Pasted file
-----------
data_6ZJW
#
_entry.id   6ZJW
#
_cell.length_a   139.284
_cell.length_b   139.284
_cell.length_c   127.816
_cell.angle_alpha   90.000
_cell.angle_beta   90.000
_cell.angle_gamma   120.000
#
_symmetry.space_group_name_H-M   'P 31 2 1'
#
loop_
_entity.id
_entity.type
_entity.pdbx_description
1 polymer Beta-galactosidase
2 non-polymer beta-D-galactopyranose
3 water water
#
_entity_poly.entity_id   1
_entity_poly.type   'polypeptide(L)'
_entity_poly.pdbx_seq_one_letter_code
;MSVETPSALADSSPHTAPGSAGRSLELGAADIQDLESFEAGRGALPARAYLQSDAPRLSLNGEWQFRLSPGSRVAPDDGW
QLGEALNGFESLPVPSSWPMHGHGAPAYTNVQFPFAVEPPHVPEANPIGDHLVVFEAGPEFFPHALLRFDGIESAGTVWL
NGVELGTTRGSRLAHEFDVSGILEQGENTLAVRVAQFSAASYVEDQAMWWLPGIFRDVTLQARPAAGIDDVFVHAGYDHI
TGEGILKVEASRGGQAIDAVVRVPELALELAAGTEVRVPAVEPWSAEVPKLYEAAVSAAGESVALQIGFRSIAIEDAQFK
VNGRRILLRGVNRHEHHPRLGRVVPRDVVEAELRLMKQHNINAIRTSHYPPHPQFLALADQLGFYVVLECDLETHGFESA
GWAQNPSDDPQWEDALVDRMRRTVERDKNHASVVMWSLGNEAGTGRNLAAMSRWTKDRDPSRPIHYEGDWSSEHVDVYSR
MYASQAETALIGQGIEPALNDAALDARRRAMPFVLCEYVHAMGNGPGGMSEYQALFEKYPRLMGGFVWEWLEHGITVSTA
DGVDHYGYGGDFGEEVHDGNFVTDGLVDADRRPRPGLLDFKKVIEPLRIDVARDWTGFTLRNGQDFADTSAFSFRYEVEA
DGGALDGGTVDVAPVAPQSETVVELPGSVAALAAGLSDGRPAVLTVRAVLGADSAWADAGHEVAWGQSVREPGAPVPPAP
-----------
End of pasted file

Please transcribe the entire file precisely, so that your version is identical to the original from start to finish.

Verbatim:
data_6ZJW
#
_entry.id   6ZJW
#
_cell.length_a   139.284
_cell.length_b   139.284
_cell.length_c   127.816
_cell.angle_alpha   90.000
_cell.angle_beta   90.000
_cell.angle_gamma   120.000
#
_symmetry.space_group_name_H-M   'P 31 2 1'
#
loop_
_entity.id
_entity.type
_entity.pdbx_description
1 polymer Beta-galactosidase
2 non-polymer beta-D-galactopyranose
3 water water
#
_entity_poly.entity_id   1
_entity_poly.type   'polypeptide(L)'
_entity_poly.pdbx_seq_one_letter_code
;MSVETPSALADSSPHTAPGSAGRSLELGAADIQDLESFEAGRGALPARAYLQSDAPRLSLNGEWQFRLSPGSRVAPDDGW
QLGEALNGFESLPVPSSWPMHGHGAPAYTNVQFPFAVEPPHVPEANPIGDHLVVFEAGPEFFPHALLRFDGIESAGTVWL
NGVELGTTRGSRLAHEFDVSGILEQGENTLAVRVAQFSAASYVEDQAMWWLPGIFRDVTLQARPAAGIDDVFVHAGYDHI
TGEGILKVEASRGGQAIDAVVRVPELALELAAGTEVRVPAVEPWSAEVPKLYEAAVSAAGESVALQIGFRSIAIEDAQFK
VNGRRILLRGVNRHEHHPRLGRVVPRDVVEAELRLMKQHNINAIRTSHYPPHPQFLALADQLGFYVVLECDLETHGFESA
GWAQNPSDDPQWEDALVDRMRRTVERDKNHASVVMWSLGNEAGTGRNLAAMSRWTKDRDPSRPIHYEGDWSSEHVDVYSR
MYASQAETALIGQGIEPALNDAALDARRRAMPFVLCEYVHAMGNGPGGMSEYQALFEKYPRLMGGFVWEWLEHGITVSTA
DGVDHYGYGGDFGEEVHDGNFVTDGLVDADRRPRPGLLDFKKVIEPLRIDVARDWTGFTLRNGQDFADTSAFSFRYEVEA
DGGALDGGTVDVAPVAPQSETVVELPGSVAALAAGLSDGRPAVLTVRAVLGADSAWADAGHEVAWGQSVREPGAPVPPAP